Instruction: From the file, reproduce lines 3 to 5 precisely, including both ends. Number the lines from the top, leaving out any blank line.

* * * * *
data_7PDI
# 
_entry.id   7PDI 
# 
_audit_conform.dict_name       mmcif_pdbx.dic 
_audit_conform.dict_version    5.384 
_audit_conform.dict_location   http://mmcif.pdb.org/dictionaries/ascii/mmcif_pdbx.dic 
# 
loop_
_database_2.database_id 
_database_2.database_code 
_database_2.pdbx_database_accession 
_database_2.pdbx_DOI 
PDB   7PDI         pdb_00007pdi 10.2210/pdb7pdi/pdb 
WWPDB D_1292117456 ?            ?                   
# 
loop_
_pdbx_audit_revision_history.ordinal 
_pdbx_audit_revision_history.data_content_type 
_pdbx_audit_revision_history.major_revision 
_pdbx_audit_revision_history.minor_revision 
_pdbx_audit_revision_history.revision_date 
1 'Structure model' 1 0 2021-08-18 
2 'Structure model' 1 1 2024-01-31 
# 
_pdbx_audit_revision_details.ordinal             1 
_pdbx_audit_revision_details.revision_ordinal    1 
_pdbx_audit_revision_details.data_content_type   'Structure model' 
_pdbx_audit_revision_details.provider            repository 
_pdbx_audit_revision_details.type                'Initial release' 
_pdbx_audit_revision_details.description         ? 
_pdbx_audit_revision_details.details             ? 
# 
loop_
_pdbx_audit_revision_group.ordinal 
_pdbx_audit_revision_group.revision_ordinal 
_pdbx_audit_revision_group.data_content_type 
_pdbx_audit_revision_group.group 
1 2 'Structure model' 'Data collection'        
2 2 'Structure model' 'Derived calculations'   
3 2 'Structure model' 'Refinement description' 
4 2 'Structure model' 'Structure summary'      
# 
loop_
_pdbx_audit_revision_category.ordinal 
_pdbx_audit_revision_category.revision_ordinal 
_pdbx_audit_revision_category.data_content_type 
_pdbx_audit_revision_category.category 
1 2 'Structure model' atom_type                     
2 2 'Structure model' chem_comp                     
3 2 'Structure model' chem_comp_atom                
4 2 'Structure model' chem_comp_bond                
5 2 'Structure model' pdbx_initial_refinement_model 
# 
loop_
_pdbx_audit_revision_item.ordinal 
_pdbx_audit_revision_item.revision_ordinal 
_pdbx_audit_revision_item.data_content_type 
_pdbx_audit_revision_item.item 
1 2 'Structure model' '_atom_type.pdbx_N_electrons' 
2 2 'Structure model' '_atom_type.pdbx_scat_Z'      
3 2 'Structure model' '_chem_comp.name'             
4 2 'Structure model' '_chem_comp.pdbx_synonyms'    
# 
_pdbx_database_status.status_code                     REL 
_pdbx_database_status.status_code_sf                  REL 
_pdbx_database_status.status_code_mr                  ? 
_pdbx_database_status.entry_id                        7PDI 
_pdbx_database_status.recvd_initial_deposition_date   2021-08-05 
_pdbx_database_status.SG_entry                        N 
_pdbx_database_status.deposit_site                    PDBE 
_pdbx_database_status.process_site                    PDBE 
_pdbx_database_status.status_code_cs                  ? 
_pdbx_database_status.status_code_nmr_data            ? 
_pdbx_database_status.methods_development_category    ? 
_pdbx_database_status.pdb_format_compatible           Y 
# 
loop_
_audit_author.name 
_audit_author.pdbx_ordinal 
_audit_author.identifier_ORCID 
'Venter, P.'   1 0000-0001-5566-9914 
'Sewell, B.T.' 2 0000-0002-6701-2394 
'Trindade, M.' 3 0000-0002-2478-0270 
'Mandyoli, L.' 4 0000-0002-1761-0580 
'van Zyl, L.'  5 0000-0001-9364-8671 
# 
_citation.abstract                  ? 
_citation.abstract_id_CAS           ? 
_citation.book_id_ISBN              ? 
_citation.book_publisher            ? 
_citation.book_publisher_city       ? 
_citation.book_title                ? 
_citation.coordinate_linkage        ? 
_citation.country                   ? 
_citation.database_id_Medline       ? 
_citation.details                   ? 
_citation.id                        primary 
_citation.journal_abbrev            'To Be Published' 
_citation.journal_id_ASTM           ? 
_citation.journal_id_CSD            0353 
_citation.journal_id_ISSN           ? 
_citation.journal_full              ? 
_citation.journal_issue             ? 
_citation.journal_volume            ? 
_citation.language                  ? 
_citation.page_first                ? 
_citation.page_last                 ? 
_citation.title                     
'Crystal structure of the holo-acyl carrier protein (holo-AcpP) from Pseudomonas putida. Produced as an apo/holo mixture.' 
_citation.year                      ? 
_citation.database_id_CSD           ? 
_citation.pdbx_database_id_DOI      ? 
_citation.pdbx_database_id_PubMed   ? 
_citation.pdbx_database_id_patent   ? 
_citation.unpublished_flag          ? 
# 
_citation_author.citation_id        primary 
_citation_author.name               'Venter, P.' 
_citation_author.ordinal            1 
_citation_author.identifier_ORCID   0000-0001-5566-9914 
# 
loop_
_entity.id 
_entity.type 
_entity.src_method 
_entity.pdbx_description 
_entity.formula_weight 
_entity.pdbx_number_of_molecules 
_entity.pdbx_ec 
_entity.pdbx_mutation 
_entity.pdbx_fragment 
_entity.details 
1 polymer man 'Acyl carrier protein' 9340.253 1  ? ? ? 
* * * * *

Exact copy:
_entry.id   7PDI 
# 
_audit_conform.dict_name       mmcif_pdbx.dic 